Craters of the Moon, Idaho, ca 1960s
The large blocks in the photograph on this postcard are called The Castles or sometimes Monoliths and were once part a large cinder cone. The blurb on the back of the card states “When the liquid lava broke out of the crater, it carried with it sections of the crater wall . . . These light cinder blocks float on the heavy lava as icebergs float on the ocean.” The card was distributed by Western Color Sales, Portland, Oregon and is labeled Plastichrome by ColourPicture Publishers, Inc., Boston, Mass. It has two numbers on the reverse side, I-2101 at the lower left, and P33260 at the top center.
Craters of the Moon National Monument and Preserve is located in the Snake River Plain, central Idaho between the towns of Arco and Carey. This is about halfway between Boise and Yellowstone National Park. The elevation is 5,900 feet or 1800 meters above sea level. President Clinton expanded the Monument that was originally established in 1924 and portions of the expanded area were set-aside as Craters of the Moon National Preserve in 2002. Both the National Park Service and the Bureau of Land Management manage the area. In addition to the three major lava fields there are about 400 square miles of sagebrush steppe grasslands.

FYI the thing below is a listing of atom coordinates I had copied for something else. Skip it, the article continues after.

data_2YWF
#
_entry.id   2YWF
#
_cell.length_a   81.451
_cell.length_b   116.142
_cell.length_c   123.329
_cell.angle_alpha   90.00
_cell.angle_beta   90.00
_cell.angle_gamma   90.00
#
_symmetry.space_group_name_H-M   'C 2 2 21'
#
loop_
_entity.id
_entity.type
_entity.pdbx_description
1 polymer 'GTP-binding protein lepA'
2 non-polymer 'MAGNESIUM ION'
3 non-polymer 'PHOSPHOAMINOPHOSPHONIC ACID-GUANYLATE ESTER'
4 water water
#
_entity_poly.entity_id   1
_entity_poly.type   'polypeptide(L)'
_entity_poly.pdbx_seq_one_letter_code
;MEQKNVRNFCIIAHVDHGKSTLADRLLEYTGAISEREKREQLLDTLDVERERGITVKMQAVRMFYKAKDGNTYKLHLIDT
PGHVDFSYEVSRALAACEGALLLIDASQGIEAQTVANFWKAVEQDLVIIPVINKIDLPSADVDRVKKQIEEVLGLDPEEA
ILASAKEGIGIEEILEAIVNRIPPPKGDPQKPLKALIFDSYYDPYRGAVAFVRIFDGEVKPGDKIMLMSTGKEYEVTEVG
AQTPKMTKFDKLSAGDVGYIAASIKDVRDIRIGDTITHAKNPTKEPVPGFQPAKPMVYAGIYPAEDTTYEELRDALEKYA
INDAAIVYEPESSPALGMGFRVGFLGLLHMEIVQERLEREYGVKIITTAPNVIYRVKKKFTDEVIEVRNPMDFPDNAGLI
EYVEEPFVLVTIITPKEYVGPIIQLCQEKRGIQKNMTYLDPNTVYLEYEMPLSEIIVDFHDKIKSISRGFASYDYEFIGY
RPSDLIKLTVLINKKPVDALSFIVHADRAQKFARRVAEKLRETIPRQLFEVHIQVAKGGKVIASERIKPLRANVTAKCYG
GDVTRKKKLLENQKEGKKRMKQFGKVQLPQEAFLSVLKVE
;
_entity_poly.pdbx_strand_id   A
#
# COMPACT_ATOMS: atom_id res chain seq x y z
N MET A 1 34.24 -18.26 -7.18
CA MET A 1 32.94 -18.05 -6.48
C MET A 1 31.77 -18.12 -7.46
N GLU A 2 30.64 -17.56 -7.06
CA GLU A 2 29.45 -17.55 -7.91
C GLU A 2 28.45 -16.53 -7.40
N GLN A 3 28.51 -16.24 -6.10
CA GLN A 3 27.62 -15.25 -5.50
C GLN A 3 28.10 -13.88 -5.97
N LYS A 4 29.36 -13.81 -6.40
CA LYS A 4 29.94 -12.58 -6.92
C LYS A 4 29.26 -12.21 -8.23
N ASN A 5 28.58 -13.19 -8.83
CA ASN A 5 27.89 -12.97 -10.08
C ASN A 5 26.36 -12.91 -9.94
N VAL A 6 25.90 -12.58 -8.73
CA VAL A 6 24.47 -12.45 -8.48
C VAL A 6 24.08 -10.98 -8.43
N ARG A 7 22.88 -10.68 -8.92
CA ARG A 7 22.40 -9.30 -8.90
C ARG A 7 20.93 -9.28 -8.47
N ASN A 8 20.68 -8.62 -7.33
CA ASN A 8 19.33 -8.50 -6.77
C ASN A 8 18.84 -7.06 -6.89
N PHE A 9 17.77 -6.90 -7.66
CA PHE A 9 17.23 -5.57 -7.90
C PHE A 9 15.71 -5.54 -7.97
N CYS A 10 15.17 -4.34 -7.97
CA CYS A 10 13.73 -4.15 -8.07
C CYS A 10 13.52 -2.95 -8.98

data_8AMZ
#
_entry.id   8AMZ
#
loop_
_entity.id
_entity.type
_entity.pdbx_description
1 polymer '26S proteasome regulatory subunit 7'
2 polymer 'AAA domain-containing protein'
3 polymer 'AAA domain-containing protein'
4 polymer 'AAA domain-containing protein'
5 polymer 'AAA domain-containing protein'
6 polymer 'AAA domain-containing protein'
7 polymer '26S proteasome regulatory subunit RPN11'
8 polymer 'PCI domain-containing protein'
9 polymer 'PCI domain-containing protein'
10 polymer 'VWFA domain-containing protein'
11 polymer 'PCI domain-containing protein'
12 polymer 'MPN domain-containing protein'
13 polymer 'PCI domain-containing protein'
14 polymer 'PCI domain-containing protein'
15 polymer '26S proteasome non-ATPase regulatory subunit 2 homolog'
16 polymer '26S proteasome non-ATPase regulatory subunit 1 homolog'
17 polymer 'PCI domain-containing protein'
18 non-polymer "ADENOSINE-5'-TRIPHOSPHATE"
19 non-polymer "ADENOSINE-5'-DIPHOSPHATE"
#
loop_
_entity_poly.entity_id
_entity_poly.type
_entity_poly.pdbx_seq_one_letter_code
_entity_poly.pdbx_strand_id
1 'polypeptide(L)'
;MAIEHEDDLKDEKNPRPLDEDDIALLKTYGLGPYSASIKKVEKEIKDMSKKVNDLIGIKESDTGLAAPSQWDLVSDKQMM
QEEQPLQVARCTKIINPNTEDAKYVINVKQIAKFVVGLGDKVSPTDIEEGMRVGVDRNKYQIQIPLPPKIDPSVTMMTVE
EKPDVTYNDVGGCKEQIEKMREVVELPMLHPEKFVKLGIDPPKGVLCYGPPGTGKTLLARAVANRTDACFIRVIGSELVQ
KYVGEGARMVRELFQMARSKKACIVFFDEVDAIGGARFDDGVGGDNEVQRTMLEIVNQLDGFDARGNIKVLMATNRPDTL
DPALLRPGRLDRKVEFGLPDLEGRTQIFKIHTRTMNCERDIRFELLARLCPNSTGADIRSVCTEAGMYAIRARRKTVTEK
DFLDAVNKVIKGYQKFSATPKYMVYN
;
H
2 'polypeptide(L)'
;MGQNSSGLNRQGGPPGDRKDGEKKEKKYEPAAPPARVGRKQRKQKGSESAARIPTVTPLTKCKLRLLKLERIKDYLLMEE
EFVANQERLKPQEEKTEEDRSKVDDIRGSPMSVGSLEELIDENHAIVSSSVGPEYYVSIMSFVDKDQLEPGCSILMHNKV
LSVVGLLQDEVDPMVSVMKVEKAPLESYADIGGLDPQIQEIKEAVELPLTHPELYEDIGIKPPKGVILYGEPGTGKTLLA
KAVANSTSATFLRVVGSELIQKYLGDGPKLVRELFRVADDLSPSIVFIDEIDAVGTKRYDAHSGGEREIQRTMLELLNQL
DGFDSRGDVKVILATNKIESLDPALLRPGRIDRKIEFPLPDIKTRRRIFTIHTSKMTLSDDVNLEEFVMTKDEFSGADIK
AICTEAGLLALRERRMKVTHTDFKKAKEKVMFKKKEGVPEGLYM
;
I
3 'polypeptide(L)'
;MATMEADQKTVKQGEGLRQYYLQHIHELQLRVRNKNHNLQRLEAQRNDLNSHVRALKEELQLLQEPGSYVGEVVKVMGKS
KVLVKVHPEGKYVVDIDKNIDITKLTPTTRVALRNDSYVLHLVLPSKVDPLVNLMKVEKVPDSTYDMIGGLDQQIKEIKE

Rifts as deep as 800 feet or 240 meters can be found in the lava fields. Some of the features of the lava fields include examples of nearly every variety of basaltic lava, tree molds or holes left by the trees that were consumed by lava, and caves called lava tubes.
Trappers, pioneers and cattlemen knew about the lava fields in the mid 1800s but general public awareness of the area was the result of newspaper and magazine articles written by Robert Limbert who explored in the 1920s after hearing about the strange landscape from trappers.
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